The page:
Leviticus 19:19
New International Version
"'Keep my decrees. "'Do not mate different kinds of animals. "'Do not plant your field with two kinds of seed. "'Do not wear clothing woven of two kinds of material.

New Living Translation
"You must obey all my decrees. "Do not mate two different kinds of animals. Do not plant your field with two different kinds of seed. Do not wear clothing woven from two different kinds of thread.

English Standard Version
“You shall keep my statutes. You shall not let your cattle breed with a different kind. You shall not sow your field with two kinds of seed, nor shall you wear a garment of cloth made of two kinds of material.

Berean Study Bible
You are to keep My statutes. You shall not crossbreed two different kinds of livestock; you shall not sow your fields with two kinds of seed; and you shall not wear clothing made of two kinds of material.

New American Standard Bible
'You are to keep My statutes. You shall not breed together two kinds of your cattle; you shall not sow your field with two kinds of seed, nor wear a garment upon you of two kinds of material mixed together.

King James Bible
Ye shall keep my statutes. Thou shalt not let thy cattle gender with a diverse kind: thou shalt not sow thy field with mingled seed: neither shall a garment mingled of linen and woollen come upon thee.

Christian Standard Bible
"You are to keep my statutes. Do not crossbreed two different kinds of your livestock, sow your fields with two kinds of seed, or put on a garment made of two kinds of material.

Contemporary English Version
Breed your livestock animals only with animals of the same kind, and don't plant two kinds of seed in the same field or wear clothes made of different kinds of material.

Good News Translation
"Obey my commands. Do not crossbreed domestic animals. Do not plant two kinds of seed in the same field. Do not wear clothes made of two kinds of material.

Holman Christian Standard Bible
You are to keep My statutes. You must not crossbreed two different kinds of your livestock, sow your fields with two kinds of seed, or put on a garment made of two kinds of material."

International Standard Version
"Observe my statutes. "You are not to let your cattle breed with a different species. "You are not to sow your fields with two different kinds of seeds. "You are not to wear clothing made from two different kinds of material.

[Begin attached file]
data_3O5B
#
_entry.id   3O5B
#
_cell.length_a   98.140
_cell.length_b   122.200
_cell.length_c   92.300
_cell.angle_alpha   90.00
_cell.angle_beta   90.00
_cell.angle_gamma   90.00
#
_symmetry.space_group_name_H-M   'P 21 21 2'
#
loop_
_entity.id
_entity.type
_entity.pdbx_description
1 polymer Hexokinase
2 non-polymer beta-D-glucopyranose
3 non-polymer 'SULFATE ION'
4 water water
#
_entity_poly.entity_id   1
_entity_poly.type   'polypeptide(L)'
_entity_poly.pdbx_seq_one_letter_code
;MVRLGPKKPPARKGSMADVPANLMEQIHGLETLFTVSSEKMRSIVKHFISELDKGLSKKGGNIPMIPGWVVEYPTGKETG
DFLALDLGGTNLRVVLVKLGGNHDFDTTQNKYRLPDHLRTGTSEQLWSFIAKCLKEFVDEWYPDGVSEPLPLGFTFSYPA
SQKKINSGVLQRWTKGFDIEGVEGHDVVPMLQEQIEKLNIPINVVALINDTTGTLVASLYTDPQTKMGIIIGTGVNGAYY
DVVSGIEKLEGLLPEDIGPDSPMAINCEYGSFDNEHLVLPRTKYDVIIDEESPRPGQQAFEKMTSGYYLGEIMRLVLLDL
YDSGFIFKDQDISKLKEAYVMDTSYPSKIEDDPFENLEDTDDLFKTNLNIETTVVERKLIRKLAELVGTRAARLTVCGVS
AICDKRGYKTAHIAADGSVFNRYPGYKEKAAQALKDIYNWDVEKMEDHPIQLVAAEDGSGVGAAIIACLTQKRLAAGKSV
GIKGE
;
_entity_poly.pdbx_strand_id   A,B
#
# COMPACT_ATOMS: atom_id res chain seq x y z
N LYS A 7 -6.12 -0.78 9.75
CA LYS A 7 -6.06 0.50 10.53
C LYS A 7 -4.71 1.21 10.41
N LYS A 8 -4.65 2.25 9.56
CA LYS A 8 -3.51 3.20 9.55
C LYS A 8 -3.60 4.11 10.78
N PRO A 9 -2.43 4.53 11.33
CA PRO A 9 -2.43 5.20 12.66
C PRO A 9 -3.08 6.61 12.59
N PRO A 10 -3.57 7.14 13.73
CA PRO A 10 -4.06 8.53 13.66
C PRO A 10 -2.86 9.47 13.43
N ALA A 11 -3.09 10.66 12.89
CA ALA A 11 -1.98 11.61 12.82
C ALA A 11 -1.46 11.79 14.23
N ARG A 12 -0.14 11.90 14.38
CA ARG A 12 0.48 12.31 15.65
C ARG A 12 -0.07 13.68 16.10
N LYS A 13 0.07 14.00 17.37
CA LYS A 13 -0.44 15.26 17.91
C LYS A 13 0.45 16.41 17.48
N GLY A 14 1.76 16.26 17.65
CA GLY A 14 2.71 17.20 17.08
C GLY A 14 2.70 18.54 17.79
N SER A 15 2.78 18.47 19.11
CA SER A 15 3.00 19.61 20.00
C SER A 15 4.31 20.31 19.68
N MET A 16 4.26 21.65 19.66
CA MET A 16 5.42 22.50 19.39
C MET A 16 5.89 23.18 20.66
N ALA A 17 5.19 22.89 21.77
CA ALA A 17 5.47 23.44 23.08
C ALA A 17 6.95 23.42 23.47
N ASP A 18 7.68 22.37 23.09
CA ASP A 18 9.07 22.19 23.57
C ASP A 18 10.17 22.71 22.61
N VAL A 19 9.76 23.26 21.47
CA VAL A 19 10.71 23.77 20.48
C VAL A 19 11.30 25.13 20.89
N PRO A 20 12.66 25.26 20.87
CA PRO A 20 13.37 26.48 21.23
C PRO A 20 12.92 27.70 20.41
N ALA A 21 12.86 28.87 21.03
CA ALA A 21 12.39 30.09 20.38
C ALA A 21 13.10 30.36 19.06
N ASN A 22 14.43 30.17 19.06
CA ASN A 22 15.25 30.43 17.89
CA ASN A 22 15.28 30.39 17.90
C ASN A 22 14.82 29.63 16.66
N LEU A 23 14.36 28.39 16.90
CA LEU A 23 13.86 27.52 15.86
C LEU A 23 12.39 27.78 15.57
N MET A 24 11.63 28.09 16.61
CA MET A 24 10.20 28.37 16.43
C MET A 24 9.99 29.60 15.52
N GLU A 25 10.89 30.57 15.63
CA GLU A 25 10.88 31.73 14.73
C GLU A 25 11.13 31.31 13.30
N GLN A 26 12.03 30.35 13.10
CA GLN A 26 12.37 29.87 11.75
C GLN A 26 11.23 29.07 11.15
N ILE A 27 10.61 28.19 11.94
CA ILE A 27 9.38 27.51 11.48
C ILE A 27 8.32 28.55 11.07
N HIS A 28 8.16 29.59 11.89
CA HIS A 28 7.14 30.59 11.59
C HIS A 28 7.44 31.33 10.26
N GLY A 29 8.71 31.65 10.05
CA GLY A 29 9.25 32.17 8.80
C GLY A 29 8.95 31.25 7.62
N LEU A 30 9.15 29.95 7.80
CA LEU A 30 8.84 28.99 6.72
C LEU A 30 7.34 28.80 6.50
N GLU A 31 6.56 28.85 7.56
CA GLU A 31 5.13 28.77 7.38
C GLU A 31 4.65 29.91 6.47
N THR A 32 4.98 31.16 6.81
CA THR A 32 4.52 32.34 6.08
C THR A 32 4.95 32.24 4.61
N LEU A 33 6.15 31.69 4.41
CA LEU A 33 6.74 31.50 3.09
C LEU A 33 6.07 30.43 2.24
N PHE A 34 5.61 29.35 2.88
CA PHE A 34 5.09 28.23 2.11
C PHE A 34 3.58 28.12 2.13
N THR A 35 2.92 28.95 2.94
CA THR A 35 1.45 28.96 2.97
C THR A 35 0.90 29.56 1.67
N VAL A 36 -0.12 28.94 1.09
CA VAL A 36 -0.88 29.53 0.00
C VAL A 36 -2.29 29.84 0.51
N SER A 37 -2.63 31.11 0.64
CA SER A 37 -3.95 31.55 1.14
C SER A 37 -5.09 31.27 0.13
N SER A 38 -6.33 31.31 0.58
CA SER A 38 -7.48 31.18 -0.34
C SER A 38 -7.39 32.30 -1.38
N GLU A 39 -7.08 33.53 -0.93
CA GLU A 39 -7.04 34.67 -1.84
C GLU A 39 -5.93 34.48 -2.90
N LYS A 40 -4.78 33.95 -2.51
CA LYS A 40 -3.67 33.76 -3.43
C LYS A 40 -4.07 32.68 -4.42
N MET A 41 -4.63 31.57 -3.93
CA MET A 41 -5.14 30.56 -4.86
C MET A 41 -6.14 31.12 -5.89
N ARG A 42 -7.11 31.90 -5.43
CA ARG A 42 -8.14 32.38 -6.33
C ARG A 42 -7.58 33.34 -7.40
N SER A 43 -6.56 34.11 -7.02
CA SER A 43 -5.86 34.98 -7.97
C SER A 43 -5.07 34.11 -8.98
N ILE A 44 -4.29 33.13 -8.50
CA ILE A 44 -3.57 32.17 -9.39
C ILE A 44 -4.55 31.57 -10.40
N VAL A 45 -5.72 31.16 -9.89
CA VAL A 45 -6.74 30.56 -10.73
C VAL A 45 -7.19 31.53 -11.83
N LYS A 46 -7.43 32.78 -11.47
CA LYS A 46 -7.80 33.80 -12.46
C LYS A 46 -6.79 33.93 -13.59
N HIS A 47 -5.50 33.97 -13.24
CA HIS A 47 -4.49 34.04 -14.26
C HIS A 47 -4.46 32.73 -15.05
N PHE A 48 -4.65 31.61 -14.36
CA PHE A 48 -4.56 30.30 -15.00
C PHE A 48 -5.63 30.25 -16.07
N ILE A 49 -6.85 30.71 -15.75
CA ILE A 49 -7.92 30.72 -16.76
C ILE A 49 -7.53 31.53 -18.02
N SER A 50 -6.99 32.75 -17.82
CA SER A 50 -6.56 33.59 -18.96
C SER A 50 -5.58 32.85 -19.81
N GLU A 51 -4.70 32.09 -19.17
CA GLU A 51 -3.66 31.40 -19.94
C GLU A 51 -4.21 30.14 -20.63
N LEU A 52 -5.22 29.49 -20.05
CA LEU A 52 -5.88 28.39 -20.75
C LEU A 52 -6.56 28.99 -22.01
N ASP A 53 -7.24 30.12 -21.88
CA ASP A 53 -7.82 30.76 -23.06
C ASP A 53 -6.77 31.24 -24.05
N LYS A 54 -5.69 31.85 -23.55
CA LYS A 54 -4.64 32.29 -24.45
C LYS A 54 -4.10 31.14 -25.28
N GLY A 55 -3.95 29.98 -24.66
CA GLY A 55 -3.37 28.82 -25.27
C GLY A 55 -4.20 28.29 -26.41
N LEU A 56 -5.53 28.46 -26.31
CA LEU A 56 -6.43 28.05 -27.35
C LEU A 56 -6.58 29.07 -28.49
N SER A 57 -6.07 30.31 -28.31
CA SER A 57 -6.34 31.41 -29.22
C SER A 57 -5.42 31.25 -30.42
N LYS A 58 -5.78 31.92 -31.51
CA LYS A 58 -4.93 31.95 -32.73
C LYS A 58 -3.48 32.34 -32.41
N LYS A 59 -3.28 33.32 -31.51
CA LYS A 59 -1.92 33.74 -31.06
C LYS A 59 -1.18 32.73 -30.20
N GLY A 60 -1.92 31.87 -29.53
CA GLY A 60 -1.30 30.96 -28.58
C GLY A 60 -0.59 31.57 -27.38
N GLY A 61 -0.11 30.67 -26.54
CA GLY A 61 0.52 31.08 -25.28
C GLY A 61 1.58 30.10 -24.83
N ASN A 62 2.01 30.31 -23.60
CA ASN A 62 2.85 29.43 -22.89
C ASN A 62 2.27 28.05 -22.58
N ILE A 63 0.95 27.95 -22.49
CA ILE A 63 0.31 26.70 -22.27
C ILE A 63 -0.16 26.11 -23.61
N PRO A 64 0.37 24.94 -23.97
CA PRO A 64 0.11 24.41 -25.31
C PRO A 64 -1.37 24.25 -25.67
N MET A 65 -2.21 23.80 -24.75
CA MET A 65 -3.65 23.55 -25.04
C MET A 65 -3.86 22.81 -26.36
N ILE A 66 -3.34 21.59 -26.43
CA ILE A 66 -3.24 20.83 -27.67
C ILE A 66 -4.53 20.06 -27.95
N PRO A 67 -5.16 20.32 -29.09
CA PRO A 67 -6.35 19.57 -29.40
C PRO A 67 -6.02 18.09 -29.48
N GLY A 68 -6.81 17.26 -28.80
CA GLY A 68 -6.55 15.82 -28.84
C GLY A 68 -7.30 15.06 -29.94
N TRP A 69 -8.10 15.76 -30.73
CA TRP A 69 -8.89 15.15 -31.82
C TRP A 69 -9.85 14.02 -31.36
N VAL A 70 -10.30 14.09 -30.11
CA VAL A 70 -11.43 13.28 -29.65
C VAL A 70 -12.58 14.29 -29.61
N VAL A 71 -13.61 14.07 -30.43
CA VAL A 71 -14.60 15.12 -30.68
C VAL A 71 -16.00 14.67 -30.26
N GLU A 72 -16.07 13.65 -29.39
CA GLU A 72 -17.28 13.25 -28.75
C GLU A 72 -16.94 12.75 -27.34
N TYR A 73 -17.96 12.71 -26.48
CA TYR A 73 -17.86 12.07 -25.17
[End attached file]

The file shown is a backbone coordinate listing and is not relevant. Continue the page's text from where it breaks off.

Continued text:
NET Bible
You must keep my statutes. You must not allow two different kinds of your animals to breed, you must not sow your field with two different kinds of seed, and you must not wear a garment made of two different kinds of fabric.

New Heart English Bible
"'You shall keep my statutes. "'You shall not crossbreed different kinds of animals. "'you shall not sow your field with two kinds of seed; "'neither shall there come upon you a garment made of two kinds of material.

GOD'S WORD® Translation
"Obey my laws. Never crossbreed different kinds of animals. Never plant two kinds of crops in your field. Never wear clothes made from two kinds of material.

JPS Tanakh 1917
Ye shall keep My statutes. Thou shalt not let thy cattle gender with a diverse kind; thou shalt not sow thy field with two kinds of seed; neither shall there come upon thee a garment of two kinds of stuff mingled together.

New American Standard 1977
‘You are to keep My statutes. You shall not breed together two kinds of your cattle; you shall not sow your field with two kinds of seed, nor wear a garment upon you of two kinds of material mixed together.

Jubilee Bible 2000
Ye shall keep my statutes. Thou shalt not let thy animal join with a diverse kind for mixtures; thou shalt not sow thy field with mixture, neither shalt thou wear garments of a mixture of different things.

King James 2000 Bible